Terang is the first Victorian town outside of Melbourne to boast it now owns a W-Class tram.
In a delicate operation, the tram was installed in the front yard of the Terang RSL with two cranes.
Terry Fidge, vice-president of the Terang RSL, said it was an exciting day for the town.
Excited school kids lined the fence of the RSL to watch as the tram was moved from a truck to a concrete slab.
"It's been a long process - it's been probably 18 months since it all started," Mr Fidge said.
He said the idea came from World War II veteran Len Pomeroy, who remembers riding trams filled with recruitment posters in 1941.
"It will add to the existing display we have in here," Mr Fidge said.
The RSL hopes to officially open the tram on Remembrance Day this year.
Mr Fidge said the tram would be transformed and one end would resemble a recruiting centre similar to those back in the early `40s.
A multimedia presentation will be installed at the other end and there will be a meeting area in the centre of the tram.
Mr Fidge said Terang was the first Victorian town to receive one of the trams, which the Victorian government announced it was giving away.
In addition to that, he believes the Terang RSL is the only one to have a tram that will form part of its museum.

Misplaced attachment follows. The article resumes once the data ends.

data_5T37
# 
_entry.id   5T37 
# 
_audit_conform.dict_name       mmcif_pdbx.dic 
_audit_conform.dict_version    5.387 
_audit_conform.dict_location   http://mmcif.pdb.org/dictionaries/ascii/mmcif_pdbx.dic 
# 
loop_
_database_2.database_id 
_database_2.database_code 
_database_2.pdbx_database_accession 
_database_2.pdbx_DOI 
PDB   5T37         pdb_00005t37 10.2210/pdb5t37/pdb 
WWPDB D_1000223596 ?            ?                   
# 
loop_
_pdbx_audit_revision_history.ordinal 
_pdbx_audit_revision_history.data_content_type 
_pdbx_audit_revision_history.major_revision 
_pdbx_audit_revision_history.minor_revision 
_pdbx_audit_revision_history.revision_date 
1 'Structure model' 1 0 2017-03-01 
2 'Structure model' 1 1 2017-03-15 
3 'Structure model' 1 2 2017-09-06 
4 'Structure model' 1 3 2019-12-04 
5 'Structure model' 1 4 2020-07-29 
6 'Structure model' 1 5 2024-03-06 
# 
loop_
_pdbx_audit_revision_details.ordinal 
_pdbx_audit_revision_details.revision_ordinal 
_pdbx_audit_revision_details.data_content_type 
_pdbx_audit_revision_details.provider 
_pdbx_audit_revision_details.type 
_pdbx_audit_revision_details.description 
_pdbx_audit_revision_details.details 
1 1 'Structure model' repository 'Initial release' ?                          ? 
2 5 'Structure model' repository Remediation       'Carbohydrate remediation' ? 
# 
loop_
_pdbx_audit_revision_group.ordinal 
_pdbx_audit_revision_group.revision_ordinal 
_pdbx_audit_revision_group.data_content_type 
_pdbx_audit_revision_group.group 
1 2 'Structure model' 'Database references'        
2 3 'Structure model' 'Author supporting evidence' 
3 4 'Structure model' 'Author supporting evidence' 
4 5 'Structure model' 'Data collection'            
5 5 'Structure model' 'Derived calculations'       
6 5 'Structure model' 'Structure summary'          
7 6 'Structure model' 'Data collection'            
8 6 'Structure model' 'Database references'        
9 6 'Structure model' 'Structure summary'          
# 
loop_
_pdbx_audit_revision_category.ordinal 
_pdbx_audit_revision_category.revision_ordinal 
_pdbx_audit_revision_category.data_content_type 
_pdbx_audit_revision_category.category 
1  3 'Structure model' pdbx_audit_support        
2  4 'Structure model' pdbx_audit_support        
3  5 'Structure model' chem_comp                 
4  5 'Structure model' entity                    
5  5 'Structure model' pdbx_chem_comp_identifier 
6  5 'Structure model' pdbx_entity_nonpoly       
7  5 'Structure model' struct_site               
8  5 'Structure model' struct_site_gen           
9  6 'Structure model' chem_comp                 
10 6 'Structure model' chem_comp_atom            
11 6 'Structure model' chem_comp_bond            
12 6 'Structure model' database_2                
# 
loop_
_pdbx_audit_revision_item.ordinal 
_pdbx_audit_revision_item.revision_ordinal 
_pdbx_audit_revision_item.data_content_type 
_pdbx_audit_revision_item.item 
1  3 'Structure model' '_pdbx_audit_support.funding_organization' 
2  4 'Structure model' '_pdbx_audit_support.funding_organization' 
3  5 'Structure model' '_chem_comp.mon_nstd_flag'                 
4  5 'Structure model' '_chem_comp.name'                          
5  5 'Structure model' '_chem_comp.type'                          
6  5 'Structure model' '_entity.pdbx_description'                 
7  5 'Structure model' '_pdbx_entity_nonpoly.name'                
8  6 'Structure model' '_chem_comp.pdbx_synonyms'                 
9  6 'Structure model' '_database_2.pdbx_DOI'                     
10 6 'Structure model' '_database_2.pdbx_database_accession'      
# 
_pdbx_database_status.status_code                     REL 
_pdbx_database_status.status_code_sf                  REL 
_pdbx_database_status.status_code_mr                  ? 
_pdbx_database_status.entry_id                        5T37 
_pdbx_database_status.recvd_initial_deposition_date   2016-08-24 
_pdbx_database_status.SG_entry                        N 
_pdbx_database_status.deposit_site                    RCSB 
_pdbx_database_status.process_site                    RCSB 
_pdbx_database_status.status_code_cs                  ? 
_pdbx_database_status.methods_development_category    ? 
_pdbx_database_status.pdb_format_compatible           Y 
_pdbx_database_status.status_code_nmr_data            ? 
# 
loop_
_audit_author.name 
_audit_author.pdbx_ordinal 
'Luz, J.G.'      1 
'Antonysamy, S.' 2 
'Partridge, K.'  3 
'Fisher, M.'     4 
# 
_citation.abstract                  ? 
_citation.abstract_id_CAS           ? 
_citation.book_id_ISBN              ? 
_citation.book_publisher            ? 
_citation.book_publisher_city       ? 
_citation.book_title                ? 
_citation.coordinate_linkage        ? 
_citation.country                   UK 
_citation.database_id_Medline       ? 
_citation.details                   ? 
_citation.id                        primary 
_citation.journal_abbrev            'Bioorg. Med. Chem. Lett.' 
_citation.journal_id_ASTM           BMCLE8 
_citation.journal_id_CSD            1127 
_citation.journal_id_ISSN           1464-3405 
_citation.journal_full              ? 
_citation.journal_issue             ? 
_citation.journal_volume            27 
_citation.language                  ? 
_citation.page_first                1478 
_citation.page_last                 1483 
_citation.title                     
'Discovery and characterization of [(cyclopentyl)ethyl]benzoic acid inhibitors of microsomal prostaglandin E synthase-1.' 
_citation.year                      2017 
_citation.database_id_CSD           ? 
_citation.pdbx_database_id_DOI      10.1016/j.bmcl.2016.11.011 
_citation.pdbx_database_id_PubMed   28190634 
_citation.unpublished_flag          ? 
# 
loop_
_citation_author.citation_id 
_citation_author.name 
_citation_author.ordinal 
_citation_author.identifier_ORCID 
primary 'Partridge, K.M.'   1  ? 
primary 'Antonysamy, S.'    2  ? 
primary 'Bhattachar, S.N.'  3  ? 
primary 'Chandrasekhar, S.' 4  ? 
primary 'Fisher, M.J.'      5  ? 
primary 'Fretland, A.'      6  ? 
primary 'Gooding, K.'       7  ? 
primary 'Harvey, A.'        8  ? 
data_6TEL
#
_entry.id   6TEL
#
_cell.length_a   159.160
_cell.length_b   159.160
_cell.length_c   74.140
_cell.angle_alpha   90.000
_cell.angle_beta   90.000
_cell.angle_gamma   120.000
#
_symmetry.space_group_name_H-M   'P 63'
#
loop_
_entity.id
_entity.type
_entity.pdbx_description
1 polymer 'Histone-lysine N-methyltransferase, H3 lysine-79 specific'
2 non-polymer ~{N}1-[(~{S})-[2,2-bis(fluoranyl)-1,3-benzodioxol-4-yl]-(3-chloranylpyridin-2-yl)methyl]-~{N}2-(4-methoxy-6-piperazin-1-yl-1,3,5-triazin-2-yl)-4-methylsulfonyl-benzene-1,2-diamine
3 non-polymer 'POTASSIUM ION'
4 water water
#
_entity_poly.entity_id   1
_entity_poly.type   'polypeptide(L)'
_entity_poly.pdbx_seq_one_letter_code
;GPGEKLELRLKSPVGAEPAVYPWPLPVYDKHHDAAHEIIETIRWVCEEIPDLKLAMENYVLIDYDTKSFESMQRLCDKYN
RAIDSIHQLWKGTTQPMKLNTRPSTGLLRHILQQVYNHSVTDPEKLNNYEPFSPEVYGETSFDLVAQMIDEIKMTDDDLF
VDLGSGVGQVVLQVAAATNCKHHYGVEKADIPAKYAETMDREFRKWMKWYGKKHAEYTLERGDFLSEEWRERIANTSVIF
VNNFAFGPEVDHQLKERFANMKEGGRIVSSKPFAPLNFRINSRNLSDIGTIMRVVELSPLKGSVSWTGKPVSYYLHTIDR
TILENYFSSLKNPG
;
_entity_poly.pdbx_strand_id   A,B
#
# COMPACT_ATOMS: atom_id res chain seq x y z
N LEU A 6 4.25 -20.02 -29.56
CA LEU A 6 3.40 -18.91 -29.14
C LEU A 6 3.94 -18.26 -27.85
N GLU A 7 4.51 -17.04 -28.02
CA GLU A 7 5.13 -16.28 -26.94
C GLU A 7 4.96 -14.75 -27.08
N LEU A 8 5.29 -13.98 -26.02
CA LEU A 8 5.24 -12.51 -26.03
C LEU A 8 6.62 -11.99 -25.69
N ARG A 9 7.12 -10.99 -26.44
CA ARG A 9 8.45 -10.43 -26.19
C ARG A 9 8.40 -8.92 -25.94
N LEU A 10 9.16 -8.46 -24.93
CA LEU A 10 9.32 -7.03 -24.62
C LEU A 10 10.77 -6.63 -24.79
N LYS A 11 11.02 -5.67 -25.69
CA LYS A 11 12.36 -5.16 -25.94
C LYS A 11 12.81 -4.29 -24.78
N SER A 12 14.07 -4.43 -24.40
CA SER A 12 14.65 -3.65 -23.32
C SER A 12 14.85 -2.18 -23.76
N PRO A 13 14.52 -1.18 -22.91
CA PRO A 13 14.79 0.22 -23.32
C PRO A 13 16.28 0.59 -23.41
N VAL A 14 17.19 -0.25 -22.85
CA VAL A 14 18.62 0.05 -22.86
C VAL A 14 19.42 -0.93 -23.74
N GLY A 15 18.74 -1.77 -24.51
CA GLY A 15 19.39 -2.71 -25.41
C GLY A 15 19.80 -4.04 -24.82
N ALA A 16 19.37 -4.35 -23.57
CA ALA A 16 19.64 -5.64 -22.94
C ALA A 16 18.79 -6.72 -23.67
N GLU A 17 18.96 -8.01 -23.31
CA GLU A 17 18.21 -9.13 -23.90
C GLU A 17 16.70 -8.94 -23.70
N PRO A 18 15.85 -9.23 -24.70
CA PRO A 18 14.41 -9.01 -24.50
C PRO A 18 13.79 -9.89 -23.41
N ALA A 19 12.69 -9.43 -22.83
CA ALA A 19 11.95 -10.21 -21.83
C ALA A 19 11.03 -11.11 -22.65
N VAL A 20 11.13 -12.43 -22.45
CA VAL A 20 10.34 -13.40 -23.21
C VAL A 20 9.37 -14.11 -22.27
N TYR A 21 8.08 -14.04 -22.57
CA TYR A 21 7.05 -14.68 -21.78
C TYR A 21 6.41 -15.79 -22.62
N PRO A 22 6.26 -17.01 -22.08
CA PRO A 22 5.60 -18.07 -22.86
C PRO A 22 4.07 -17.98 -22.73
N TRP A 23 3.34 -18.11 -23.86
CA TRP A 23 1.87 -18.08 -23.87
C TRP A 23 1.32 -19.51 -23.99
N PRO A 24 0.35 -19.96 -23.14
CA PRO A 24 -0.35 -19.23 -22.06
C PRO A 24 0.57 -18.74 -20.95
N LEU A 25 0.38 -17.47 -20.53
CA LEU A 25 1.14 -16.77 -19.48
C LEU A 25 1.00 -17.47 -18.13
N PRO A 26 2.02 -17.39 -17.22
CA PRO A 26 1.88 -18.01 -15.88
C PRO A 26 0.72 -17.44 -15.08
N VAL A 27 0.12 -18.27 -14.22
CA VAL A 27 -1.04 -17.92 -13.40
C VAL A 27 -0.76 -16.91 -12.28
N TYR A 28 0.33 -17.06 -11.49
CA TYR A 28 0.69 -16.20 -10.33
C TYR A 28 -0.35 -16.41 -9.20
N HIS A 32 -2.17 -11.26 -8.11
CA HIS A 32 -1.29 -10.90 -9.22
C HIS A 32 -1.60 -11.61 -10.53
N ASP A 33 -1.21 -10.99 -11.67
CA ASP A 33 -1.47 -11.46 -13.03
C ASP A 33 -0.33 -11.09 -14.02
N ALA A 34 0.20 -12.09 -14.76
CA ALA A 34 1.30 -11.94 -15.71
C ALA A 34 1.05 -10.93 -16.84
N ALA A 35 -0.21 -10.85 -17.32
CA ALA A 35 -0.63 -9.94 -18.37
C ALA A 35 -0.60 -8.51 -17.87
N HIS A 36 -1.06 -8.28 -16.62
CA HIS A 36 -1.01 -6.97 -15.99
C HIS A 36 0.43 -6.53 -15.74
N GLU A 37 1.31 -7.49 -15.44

Mr Fidge said the Terang RSL was a community asset that was built for the community by members of the community.
"We've had a lot of support from Dan Tehan and Richard Riordon, as well as the community," Mr Fidge said.
The state government announced in May last year it was giving away 134 of the iconic trams.
Mr Fidge said Terang RSL president Steve Bloxham had been instrumental in adding to the sub-branch's collection. "Steve has a passion for memorabilia, World War I memorabilia in particular," Mr Fidge said.
"We now have stuff here that is irreplaceable."
Minister for Public Transport Jacinta Allan announced the government was giving away the trams last year.
"If they're not going to be used on the network, we want to keep these trams accessible to the community," Ms Allan said.
"These Victorian icons will now be available to come to life once again and preserved for future generations to enjoy."
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